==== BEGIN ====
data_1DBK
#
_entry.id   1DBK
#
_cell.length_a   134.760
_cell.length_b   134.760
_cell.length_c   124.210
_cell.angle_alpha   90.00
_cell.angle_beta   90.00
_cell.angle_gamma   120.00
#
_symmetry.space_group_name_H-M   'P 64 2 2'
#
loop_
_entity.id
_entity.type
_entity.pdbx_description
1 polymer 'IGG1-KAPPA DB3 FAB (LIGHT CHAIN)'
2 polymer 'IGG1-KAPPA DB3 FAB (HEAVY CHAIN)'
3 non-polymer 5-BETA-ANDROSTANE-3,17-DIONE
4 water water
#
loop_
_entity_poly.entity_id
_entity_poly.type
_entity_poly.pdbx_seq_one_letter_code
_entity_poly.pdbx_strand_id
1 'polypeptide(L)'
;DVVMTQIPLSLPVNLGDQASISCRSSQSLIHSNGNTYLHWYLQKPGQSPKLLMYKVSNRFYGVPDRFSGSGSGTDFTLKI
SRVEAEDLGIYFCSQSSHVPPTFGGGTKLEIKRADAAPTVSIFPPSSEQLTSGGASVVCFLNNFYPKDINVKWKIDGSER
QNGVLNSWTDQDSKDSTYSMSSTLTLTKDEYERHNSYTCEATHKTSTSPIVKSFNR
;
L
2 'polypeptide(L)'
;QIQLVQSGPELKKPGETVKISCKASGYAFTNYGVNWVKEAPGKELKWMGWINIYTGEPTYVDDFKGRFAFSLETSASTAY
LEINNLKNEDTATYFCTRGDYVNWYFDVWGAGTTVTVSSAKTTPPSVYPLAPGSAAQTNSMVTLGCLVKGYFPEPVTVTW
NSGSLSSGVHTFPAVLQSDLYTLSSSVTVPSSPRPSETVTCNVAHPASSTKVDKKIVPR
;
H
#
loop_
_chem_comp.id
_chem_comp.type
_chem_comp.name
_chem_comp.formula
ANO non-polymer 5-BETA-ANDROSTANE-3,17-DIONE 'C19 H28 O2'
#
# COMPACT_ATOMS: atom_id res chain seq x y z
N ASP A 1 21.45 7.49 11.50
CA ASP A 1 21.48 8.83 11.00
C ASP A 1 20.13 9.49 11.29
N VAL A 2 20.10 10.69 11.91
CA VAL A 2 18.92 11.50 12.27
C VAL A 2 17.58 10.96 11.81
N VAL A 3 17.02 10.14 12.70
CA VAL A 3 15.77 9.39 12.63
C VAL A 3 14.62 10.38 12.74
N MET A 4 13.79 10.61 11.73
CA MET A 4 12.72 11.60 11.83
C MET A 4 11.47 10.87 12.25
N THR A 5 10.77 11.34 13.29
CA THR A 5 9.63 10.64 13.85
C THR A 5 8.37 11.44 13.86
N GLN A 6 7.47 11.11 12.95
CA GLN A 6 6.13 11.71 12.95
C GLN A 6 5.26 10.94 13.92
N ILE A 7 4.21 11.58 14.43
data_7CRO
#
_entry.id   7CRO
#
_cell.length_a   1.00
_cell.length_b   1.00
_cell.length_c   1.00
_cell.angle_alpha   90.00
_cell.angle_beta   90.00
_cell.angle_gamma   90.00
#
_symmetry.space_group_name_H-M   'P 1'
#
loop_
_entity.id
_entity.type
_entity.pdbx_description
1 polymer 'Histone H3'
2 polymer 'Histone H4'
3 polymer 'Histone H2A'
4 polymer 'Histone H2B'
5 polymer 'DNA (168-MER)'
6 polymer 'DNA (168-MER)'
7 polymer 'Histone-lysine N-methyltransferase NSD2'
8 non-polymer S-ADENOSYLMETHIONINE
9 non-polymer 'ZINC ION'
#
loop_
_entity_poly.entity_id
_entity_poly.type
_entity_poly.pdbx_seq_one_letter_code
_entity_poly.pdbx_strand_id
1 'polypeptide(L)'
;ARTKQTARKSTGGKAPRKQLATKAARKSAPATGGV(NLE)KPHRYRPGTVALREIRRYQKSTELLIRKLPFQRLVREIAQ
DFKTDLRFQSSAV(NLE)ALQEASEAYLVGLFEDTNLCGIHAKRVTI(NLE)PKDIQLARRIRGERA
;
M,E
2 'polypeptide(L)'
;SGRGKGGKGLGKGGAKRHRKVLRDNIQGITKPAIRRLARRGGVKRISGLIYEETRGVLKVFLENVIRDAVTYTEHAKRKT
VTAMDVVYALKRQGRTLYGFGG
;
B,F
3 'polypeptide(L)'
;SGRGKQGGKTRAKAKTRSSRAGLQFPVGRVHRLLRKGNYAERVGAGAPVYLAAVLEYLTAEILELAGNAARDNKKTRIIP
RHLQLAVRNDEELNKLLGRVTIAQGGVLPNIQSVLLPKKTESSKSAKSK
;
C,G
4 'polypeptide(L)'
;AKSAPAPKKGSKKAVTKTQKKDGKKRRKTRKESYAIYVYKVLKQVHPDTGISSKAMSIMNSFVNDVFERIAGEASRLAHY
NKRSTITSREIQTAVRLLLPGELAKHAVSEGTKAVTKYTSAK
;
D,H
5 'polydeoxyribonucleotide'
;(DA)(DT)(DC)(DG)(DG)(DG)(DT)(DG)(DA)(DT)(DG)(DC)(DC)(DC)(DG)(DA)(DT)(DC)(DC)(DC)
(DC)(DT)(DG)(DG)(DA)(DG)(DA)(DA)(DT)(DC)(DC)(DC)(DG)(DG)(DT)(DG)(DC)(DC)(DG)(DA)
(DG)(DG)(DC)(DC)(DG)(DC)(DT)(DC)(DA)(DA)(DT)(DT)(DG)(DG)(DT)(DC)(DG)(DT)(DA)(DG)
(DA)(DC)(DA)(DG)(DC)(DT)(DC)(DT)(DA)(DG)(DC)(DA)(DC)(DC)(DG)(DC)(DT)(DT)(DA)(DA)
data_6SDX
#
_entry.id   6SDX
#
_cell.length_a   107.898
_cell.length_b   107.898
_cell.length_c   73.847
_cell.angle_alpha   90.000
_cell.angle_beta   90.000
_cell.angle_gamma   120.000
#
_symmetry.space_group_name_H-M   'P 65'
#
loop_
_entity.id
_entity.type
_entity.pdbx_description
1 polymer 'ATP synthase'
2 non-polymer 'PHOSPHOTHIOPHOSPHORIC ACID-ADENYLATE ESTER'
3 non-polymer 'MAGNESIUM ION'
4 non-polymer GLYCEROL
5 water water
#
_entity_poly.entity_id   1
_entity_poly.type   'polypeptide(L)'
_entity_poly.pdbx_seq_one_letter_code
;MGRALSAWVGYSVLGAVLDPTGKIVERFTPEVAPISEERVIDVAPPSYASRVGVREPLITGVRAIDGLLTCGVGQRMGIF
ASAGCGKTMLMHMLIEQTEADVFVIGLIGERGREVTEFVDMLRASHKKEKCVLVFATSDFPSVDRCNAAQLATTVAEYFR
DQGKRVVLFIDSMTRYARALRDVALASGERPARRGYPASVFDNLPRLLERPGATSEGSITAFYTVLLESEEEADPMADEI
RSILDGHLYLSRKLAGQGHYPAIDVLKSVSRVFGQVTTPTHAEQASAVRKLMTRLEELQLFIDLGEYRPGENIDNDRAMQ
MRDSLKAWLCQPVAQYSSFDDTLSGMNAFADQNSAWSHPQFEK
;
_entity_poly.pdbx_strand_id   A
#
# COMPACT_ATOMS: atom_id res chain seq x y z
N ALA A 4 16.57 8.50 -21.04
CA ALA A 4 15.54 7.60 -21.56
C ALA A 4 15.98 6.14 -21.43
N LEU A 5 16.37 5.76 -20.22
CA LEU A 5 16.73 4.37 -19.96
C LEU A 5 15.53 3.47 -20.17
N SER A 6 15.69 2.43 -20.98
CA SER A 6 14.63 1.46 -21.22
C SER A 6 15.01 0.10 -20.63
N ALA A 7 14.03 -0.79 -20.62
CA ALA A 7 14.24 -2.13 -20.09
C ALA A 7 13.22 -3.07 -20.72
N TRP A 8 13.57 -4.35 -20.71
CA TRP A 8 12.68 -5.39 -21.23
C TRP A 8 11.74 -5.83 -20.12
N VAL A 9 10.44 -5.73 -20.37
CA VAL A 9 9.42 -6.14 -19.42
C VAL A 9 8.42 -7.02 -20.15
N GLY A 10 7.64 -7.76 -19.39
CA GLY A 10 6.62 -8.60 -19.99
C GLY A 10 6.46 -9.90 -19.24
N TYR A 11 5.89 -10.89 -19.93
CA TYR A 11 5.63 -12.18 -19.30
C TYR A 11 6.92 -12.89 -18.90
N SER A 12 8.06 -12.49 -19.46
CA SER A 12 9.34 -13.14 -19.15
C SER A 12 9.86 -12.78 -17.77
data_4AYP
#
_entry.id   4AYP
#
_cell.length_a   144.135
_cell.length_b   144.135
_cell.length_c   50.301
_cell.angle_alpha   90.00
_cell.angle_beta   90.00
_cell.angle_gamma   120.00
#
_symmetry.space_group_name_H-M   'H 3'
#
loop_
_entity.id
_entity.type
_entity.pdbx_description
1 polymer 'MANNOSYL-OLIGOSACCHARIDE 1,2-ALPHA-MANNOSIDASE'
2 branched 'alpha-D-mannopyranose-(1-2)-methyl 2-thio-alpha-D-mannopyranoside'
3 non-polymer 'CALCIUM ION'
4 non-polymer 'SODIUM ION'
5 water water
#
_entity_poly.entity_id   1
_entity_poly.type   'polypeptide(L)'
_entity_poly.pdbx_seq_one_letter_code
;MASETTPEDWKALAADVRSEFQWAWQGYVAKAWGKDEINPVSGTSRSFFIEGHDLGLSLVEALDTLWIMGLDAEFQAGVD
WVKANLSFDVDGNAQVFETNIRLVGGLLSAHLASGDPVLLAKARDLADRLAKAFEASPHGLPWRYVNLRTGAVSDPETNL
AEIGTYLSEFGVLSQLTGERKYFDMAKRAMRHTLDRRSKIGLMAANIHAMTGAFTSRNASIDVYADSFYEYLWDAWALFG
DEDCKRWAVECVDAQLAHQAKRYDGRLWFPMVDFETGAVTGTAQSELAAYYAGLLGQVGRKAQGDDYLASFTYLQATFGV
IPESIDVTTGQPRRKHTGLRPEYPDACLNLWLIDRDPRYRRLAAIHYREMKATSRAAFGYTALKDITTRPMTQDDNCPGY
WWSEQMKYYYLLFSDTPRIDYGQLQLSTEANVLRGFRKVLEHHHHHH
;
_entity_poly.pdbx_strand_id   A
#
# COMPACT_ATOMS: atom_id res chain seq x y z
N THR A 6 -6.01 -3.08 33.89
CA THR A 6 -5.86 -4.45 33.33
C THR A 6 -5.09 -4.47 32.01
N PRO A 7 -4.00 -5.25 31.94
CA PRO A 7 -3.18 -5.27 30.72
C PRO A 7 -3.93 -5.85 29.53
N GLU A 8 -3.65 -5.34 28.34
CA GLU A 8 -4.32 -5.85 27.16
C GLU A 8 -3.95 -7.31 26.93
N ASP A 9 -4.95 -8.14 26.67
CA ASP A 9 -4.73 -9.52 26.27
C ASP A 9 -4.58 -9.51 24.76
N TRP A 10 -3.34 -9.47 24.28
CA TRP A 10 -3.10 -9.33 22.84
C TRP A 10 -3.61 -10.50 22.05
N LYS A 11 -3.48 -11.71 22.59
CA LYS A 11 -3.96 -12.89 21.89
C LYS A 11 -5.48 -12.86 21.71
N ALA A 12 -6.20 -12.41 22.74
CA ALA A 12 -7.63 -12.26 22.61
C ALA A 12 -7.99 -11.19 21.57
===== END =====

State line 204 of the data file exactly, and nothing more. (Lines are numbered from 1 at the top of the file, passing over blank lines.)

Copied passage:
1 polymer 'MANNOSYL-OLIGOSACCHARIDE 1,2-ALPHA-MANNOSIDASE'